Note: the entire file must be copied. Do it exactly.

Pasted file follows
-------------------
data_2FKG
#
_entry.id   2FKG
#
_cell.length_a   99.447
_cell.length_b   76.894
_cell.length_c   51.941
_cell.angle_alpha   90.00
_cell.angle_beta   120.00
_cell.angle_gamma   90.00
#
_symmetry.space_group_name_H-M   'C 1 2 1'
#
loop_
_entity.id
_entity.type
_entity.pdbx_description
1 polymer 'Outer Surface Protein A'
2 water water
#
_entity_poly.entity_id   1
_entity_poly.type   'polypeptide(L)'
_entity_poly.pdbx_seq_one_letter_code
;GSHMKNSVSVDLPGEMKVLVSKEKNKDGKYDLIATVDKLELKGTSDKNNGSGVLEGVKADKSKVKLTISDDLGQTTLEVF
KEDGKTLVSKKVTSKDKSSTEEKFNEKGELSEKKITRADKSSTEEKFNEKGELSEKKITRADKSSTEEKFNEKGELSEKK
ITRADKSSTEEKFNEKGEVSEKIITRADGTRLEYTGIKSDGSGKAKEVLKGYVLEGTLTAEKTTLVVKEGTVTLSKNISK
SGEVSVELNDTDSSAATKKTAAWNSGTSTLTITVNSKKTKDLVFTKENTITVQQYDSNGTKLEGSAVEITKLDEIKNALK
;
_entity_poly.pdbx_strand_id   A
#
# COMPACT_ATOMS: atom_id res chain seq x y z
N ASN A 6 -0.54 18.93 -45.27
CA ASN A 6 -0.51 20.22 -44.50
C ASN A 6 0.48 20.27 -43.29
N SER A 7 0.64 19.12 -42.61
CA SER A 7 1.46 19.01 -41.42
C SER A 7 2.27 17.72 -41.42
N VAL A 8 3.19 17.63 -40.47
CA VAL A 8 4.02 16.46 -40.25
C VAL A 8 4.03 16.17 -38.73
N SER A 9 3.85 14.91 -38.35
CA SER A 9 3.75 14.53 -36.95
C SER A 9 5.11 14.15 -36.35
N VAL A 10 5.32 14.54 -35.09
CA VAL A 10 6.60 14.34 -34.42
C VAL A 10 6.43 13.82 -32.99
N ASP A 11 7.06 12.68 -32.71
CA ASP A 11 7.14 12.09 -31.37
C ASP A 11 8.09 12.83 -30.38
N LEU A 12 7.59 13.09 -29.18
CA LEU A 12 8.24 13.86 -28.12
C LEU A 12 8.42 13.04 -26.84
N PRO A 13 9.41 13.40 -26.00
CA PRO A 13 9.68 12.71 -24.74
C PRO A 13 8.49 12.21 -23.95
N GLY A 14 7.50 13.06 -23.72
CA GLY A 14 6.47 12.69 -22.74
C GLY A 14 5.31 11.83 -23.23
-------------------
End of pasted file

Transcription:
data_2FKG
#
_entry.id   2FKG
#
_cell.length_a   99.447
_cell.length_b   76.894
_cell.length_c   51.941
_cell.angle_alpha   90.00
_cell.angle_beta   120.00
_cell.angle_gamma   90.00
#
_symmetry.space_group_name_H-M   'C 1 2 1'
#
loop_
_entity.id
_entity.type
_entity.pdbx_description
1 polymer 'Outer Surface Protein A'
2 water water
#
_entity_poly.entity_id   1
_entity_poly.type   'polypeptide(L)'
_entity_poly.pdbx_seq_one_letter_code
;GSHMKNSVSVDLPGEMKVLVSKEKNKDGKYDLIATVDKLELKGTSDKNNGSGVLEGVKADKSKVKLTISDDLGQTTLEVF
KEDGKTLVSKKVTSKDKSSTEEKFNEKGELSEKKITRADKSSTEEKFNEKGELSEKKITRADKSSTEEKFNEKGELSEKK
ITRADKSSTEEKFNEKGEVSEKIITRADGTRLEYTGIKSDGSGKAKEVLKGYVLEGTLTAEKTTLVVKEGTVTLSKNISK
SGEVSVELNDTDSSAATKKTAAWNSGTSTLTITVNSKKTKDLVFTKENTITVQQYDSNGTKLEGSAVEITKLDEIKNALK
;
_entity_poly.pdbx_strand_id   A
#
# COMPACT_ATOMS: atom_id res chain seq x y z
N ASN A 6 -0.54 18.93 -45.27
CA ASN A 6 -0.51 20.22 -44.50
C ASN A 6 0.48 20.27 -43.29
N SER A 7 0.64 19.12 -42.61
CA SER A 7 1.46 19.01 -41.42
C SER A 7 2.27 17.72 -41.42
N VAL A 8 3.19 17.63 -40.47
CA VAL A 8 4.02 16.46 -40.25
C VAL A 8 4.03 16.17 -38.73
N SER A 9 3.85 14.91 -38.35
CA SER A 9 3.75 14.53 -36.95
C SER A 9 5.11 14.15 -36.35
N VAL A 10 5.32 14.54 -35.09
CA VAL A 10 6.60 14.34 -34.42
C VAL A 10 6.43 13.82 -32.99
N ASP A 11 7.06 12.68 -32.71
CA ASP A 11 7.14 12.09 -31.37
C ASP A 11 8.09 12.83 -30.38
N LEU A 12 7.59 13.09 -29.18
CA LEU A 12 8.24 13.86 -28.12
C LEU A 12 8.42 13.04 -26.84
N PRO A 13 9.41 13.40 -26.00
CA PRO A 13 9.68 12.71 -24.74
C PRO A 13 8.49 12.21 -23.95
N GLY A 14 7.50 13.06 -23.72
CA GLY A 14 6.47 12.69 -22.74
C GLY A 14 5.31 11.83 -23.23